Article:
In those times after leaving school all white boys were compelled to do nine months of military service. My call up to the infantry camp at Oudtshoorn was scheduled to begin on the first of April.
That allowed me to visit Gus and his new bride. My dad arranged a series of lifts that got me to Salisbury (Harare), after that I was on my own. Three years later the country was at war but then it was quite safe for a seventeen year old to hitchhike.
After crossing the bridge at Churundu I went straight to the police station and told the officer—I am Gus Goble’s brother please feed me! Gus’s popularity made the rest of the trip easy. The radio crackled as Landrover patrols were arranged between all the little towns. He was stationed at Kalomo a distance of three hundred and fifty kilometres.
Gus and Kathy were part of a small colonial community that remained after independence had been granted to Zambia. The country was in an uproar, the losing party in the recent election would not accept Kenneth Kuanda as president .White policemen were needed to maintain order, so Gus’s job was secure for another year. I was with him at one of the riots —a lot of head bashing took place but nothing on the scale that happened later in South Africa.
Whilst in Zambia I was privileged to spend two weeks with a game ranger in the Kafue National Park and be present when the first white rhinos from Umfolozi were released.
Zambia’s minimum driving age was seventeen so I took the opportunity to get my licence. This simple process consisted of meeting the examiner at the pub. Can you drive he asked? Yes. Well buy me a beer, leave your passport on the counter and drive my Landrover around the block, when you get back you can have your licence.
I then spent a few weeks on a tobacco farm it was picking time and I had no sooner arrived than the farmer said he was leaving me in charge whilst he attended the auctions in Salisbury.
I have never been so tired in my life. Picking started at sunrise until late afternoon. Then the wood-fired drying barns had to be loaded with the wet leaves which were tied to thin sticks. That part of the job normally finished at seven pm. The hard part for me then started, every hour on the hour throughout the night the temperature of the barns had to be checked. When the farmer came back I left as fast as I could!
Time passed quickly and it was not long before Carolyn was bidding me a tearful goodbye as I boarded the train for Oudtshoorn. I had no sooner found a seat than a loud booming voice shouted out –Peter! I did not recognise the speaker—It was Richard Hill he had grown inches taller and filled out from a year of working on farms in England.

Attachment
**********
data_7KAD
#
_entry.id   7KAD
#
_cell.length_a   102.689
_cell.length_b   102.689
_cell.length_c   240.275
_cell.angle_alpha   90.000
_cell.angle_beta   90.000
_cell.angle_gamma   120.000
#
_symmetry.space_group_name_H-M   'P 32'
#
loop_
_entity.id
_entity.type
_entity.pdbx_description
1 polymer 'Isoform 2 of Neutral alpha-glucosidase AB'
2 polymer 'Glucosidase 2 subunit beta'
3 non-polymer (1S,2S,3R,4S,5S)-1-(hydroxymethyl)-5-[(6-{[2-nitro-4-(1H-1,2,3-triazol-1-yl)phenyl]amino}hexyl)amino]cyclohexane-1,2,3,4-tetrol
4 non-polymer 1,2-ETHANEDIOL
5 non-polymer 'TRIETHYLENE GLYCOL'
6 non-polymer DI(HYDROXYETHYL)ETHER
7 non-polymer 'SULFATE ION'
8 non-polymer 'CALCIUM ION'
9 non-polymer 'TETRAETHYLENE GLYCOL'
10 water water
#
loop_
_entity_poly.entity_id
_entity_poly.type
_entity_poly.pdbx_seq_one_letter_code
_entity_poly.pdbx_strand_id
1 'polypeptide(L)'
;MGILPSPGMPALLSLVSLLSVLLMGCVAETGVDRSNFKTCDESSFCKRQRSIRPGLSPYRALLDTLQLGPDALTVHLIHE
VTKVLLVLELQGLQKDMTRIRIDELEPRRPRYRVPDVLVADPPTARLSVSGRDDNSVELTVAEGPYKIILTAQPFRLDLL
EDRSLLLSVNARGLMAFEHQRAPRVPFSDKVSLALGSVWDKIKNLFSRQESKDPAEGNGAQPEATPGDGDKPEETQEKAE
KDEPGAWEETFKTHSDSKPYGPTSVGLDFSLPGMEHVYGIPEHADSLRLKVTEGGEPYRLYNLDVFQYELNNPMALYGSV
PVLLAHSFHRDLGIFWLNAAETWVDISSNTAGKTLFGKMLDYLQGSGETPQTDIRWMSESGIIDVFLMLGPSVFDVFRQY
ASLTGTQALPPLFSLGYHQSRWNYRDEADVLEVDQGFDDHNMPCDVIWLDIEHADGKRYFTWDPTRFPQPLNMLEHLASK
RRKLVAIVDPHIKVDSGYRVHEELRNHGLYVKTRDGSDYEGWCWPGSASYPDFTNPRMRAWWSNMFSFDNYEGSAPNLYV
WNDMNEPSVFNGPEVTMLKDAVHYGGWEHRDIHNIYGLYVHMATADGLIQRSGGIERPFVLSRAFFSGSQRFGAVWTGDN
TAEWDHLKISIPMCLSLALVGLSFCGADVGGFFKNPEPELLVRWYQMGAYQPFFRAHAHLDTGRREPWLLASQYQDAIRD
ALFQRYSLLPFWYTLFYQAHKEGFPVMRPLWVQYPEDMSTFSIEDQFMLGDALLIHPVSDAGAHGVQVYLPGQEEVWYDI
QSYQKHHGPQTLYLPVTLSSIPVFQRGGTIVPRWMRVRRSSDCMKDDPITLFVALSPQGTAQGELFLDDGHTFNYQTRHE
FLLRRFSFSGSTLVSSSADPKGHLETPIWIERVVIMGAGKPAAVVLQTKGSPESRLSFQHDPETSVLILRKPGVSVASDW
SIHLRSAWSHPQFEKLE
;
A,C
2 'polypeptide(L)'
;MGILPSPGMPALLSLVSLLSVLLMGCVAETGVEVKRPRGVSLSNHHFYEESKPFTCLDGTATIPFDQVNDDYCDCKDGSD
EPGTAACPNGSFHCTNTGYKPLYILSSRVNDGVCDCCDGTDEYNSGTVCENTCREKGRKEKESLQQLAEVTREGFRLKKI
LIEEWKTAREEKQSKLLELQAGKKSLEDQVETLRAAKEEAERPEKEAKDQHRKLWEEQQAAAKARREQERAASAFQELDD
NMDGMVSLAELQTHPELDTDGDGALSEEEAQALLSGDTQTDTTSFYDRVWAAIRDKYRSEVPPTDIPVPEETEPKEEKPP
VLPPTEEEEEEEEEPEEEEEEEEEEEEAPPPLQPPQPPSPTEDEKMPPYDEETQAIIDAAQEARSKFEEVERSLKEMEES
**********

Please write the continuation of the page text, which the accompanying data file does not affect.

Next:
Richard and I both decided that we wanted to become Paratroopers. To qualify for final selection we had to undergo a series of physical and practical tests. From a group of over a hundred who showed interest twenty of us were selected to go to Bloemfontein for the final selection (I was number nineteen and Richard number ten).
After three months at Oudtshoorn, we boarded the train and arrived at midnight in a freezing snowstorm. I had a bad case of bronchitis but had been told not to report sick or an instant R T U. (return to unit) would be issued.
Parabat training was tough but very enjoyable we both made the selection and Richard was promoted to corporal –he always looked after me.
The unofficial camp mascot was a scruffy black and white terrier called Matilda—- she seemed to favour me and I was very fond of her.
With army life coming to an end it was time to start thinking of the future. In those days no agricultural management degree existed and I made the fatal mistake of enrolling for a BSc Agriculture degree at Stellenbosch University.
Chapter Five. Hlopi
After six months at Stellenbosch, I told my father that I was wasting his money, with lectures in Afrikaans and long Latin names to remember I was floundering.
Dad contacted Uncle Methold. He went to see the head of Cedara Agricultural College and I was enrolled to start at Cedara in September of the same year. I also applied for and was awarded a scholarship from the sugar association which paid all my tuition fees.
As part of the scholarship, I was obliged to work on a sugar farm before studies began. I was fortunate to be allocated to the farm of Mr. Barry Kramer near Ginginghlovu. He and his family made me very welcome.
Apart from growing sugar cane, Barry was a stud breeder of Sussex cattle also on the farm were a couple of horses. Hlopi means white in Zulu and as the white horse did not have a name that was what we called him. He was very shy, someone had hit his face with a cane knife. With gentle treatment, he began to trust me. Hlopi was part of my life for the next ten years and became a legend later during his time in Greytown.
Carolyn had spent the previous year at a secretarial college. In those days before computers, personal assistants who could use a typewriter were vital for businessmen to function. She had found work and was saving for an overseas trip.
Time fly’s when you are having fun and Cedara was fun! Much of the academic work I had already covered at Stellenbosch and the practical work was enjoyable and I was good at it. The students were a great bunch of guys mostly Natal dairy farmer’s sons.
That course was only one year and then it was back to the sugar association for a three-month short course at Mount Edgecombe.
By then I had bought a car for two hundred rand and a surfboard for twenty. Surfing had become an obsession. I was not a good student! If the surf was good I skipped lectures. The lecturer knew when I had been surfing— I had hair in those days and when it was full of salt it stuck out all over the place.
I passed the course near the bottom of the class.